Following receipt of the Heritage Fund grant, we could now get the project started. As each drawing was created, it was checked for historical accuracy (as far as is reasonably possible) and then finalised ready to translate into textile form. Each drawing had been produced either to full scale (25” x 35”) or in proportion.
These had to be copied so that 3 full size prints could be made – one to display on the wall at the workshops, one to trace onto the panel background and one to cut up to become part of the sewing kits.
Of course we needed people and materials to make things move at pace. Along with various material offcuts, RDC donated a bolt of calico that would form the backing for each panel. The word went out via social media and local groups, with over 60 people soon signed up to receive the regular email updates.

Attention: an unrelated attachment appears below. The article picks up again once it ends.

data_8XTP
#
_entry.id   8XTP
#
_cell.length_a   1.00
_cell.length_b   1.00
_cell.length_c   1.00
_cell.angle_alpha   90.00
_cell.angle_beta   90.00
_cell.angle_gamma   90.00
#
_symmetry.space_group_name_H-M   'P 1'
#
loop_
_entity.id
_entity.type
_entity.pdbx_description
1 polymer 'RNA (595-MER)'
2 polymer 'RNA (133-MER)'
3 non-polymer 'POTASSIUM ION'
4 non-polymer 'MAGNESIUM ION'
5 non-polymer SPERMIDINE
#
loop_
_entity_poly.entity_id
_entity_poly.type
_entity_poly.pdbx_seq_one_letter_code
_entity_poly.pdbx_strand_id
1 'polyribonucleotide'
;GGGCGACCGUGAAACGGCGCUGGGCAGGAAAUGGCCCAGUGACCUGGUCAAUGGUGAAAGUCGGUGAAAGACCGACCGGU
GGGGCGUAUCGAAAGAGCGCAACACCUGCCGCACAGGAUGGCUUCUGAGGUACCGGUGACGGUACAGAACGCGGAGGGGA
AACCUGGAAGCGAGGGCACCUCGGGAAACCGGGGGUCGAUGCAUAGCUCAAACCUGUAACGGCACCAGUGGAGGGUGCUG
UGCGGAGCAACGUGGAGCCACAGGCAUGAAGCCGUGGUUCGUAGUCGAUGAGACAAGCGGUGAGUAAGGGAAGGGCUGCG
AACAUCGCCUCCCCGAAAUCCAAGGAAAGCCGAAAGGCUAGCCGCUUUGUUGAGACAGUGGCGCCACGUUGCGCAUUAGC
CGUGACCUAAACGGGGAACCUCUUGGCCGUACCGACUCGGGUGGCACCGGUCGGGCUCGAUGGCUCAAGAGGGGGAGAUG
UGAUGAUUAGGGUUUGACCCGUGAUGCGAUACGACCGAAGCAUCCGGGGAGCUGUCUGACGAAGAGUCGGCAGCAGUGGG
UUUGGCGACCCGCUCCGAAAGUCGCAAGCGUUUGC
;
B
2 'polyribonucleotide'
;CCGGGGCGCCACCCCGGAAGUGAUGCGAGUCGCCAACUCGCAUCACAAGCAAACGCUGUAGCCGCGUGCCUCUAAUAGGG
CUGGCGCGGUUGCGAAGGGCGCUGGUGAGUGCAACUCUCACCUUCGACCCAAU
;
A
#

Materials and threads then started to emerge from people’s homes and groups, such that Sarah and Chris could start sorting into colours for the panels. But what colours to use? Each panel has had to be researched to ensure the right type of colours for that period or image have been used and also to make the colours ‘flow’ across each panel.
Guy from Phoenix Frames made us some 'working frames', so the calico was stretched and pinned ready to start.
Using light boxes to trace the outlines onto the calico
Stretching the calico onto the working frame